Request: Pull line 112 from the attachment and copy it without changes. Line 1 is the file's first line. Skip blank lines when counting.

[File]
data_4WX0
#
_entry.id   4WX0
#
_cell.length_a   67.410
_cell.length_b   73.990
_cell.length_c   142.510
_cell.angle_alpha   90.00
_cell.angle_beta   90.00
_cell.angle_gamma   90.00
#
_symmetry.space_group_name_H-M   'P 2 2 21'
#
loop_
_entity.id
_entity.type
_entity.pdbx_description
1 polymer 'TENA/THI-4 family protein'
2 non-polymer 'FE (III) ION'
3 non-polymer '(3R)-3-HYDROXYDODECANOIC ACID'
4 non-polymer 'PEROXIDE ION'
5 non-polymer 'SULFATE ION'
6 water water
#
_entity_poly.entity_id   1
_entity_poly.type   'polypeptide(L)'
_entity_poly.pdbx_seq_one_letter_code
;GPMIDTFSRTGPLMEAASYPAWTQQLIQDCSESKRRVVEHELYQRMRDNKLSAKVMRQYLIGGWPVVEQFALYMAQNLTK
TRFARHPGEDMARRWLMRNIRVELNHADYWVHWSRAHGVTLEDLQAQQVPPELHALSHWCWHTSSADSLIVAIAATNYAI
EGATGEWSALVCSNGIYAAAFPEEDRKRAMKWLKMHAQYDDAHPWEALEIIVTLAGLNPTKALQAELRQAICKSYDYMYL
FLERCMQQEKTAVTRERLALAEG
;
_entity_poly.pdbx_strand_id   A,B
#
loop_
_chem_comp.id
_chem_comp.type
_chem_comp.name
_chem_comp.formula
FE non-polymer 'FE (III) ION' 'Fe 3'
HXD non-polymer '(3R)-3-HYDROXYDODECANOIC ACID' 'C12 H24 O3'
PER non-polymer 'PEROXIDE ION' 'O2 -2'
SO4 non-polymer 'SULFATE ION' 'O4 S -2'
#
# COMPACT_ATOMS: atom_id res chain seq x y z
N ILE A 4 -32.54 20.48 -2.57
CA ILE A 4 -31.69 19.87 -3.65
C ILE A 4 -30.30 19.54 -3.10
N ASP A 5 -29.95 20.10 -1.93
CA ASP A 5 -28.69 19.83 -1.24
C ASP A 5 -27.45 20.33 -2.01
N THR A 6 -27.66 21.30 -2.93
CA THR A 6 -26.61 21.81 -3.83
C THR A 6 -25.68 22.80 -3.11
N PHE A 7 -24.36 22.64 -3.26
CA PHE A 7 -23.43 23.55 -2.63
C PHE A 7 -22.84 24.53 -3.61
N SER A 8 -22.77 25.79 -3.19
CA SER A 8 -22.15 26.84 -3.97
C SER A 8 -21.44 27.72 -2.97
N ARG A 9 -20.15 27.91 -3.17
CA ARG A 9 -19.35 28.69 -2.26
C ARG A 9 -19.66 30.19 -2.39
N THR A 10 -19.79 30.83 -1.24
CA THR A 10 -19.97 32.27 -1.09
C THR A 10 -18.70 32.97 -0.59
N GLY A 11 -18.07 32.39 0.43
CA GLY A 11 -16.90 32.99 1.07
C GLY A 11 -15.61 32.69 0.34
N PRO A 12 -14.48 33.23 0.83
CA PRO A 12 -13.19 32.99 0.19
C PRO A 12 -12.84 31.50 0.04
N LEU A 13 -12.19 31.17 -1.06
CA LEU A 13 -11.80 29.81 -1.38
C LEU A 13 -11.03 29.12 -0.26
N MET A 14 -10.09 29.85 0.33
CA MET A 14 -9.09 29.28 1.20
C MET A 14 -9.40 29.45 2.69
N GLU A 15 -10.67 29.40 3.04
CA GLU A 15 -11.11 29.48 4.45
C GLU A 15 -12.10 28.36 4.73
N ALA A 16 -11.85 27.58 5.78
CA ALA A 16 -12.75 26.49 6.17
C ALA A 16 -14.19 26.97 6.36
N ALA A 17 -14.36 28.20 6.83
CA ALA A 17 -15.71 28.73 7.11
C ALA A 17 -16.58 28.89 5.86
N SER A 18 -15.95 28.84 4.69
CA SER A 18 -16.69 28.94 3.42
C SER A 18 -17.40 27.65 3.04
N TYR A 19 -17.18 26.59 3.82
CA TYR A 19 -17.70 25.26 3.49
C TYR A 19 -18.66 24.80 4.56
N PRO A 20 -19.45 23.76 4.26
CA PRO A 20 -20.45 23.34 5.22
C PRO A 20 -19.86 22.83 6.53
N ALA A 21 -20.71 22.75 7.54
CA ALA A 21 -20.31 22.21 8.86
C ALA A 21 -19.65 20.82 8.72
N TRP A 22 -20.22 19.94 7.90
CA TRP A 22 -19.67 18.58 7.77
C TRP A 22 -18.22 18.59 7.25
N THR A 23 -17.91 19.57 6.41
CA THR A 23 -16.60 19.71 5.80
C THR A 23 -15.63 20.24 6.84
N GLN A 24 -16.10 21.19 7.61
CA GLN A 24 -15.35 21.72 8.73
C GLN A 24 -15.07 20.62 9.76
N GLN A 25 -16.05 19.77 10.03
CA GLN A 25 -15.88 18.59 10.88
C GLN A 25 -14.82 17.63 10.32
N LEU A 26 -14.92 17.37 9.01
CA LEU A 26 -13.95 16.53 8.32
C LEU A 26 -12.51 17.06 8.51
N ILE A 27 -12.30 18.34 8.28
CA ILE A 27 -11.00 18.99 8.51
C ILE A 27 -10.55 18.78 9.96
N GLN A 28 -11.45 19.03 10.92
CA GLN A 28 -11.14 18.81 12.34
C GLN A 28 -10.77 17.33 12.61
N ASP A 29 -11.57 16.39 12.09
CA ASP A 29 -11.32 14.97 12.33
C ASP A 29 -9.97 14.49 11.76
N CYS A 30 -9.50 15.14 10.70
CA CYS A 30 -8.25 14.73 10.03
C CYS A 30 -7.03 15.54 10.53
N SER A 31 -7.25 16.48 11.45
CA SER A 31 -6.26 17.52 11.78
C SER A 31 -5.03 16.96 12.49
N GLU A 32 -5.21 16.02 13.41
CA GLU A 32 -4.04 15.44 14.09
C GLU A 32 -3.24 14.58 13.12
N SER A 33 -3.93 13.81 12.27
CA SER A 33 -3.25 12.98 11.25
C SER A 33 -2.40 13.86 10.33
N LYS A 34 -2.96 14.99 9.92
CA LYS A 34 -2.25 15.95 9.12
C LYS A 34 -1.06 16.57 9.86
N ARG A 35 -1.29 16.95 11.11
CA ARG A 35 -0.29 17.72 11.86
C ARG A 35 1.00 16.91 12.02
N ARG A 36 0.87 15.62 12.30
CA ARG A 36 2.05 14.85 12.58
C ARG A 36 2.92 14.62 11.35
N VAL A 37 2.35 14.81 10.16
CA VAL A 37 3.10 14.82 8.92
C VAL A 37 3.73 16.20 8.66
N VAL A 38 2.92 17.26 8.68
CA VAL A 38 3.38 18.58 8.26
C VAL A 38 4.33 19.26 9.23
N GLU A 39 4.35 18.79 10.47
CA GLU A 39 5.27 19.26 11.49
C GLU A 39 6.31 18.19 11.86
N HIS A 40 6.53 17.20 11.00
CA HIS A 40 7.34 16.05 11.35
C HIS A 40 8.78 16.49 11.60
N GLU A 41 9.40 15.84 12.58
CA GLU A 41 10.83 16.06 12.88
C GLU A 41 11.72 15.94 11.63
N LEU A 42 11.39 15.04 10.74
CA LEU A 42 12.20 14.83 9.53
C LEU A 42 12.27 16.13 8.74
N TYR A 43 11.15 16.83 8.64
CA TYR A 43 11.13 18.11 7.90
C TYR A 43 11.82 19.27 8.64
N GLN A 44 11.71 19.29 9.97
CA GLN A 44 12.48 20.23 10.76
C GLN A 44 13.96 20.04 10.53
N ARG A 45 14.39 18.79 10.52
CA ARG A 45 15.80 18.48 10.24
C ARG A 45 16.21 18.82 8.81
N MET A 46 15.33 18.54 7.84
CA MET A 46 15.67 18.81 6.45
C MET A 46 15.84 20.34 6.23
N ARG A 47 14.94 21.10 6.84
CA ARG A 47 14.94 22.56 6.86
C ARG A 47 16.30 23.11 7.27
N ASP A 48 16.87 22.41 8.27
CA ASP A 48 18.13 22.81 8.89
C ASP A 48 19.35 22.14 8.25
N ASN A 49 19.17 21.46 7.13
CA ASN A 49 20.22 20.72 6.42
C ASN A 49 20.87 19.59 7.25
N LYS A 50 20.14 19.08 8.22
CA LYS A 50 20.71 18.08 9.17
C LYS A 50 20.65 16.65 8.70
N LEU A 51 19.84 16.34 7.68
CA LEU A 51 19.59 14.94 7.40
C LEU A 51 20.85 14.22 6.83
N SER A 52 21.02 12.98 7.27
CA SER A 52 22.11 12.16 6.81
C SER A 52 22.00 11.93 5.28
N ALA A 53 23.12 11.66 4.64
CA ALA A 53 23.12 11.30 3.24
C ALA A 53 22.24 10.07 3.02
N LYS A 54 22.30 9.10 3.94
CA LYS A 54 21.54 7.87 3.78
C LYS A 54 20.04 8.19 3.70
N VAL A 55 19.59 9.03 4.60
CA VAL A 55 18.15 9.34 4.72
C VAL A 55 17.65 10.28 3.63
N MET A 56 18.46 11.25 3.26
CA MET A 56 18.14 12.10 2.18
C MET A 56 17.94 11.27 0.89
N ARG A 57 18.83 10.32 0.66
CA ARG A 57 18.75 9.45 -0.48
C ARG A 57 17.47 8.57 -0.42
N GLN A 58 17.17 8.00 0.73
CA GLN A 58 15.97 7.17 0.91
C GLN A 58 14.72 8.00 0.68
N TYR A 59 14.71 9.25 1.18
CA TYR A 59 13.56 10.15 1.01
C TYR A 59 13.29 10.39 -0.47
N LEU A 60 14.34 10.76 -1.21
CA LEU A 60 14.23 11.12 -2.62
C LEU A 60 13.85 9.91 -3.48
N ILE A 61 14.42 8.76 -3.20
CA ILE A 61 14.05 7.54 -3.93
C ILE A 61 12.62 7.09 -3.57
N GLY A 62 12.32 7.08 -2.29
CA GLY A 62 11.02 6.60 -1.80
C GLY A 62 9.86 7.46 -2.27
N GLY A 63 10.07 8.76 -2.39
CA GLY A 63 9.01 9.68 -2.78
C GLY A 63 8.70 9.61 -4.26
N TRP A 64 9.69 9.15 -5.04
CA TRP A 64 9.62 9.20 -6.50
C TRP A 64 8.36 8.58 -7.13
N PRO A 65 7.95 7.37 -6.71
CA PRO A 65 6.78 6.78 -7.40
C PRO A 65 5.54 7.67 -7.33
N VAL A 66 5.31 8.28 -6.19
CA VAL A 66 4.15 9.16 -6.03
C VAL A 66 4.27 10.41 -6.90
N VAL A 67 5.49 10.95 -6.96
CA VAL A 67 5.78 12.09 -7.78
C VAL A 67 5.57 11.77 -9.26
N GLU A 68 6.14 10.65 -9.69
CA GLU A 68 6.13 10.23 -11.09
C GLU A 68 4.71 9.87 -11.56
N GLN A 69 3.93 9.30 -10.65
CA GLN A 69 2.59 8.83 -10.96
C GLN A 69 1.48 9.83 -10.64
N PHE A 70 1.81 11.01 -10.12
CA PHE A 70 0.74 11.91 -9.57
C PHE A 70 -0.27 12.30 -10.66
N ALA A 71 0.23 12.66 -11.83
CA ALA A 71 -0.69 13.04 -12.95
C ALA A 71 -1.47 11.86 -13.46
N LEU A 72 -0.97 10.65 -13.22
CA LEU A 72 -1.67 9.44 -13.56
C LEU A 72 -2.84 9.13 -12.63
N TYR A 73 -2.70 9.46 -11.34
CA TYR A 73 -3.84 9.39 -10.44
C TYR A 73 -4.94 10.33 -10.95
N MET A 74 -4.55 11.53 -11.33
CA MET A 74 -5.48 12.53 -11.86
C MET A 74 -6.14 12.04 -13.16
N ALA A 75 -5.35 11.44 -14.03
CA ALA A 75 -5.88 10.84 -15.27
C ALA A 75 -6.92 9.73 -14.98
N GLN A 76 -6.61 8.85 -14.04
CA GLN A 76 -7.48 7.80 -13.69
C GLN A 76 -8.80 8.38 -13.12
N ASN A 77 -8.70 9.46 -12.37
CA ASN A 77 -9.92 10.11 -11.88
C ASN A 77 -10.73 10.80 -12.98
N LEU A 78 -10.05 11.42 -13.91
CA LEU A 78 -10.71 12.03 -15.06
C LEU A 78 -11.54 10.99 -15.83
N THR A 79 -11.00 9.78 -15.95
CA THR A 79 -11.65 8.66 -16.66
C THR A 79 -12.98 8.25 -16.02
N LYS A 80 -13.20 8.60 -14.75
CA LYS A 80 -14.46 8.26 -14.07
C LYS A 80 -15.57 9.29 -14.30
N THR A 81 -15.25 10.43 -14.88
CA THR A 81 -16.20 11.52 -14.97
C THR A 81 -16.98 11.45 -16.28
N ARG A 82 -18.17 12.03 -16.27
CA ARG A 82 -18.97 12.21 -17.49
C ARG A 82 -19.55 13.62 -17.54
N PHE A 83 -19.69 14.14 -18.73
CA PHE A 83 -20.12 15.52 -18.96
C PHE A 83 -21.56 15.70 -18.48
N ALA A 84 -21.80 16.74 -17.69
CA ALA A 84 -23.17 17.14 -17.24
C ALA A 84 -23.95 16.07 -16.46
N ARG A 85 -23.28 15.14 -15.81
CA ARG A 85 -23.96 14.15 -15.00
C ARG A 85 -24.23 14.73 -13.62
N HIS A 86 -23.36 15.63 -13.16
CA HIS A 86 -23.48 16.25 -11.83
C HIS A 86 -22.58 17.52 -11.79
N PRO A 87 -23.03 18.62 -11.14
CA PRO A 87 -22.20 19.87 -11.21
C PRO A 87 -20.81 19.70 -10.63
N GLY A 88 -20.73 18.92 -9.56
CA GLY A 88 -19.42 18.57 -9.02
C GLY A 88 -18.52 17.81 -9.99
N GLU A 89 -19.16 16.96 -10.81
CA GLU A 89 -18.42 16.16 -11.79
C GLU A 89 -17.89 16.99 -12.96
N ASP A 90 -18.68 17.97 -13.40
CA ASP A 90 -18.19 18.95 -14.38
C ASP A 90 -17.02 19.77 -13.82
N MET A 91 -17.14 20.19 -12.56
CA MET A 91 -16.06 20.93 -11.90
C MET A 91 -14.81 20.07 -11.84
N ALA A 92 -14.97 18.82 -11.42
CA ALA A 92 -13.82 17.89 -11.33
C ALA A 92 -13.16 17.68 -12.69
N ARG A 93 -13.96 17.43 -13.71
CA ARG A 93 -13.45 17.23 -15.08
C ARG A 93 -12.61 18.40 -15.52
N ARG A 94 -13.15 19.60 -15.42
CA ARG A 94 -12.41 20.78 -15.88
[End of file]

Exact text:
N LEU A 26 -14.92 17.37 9.01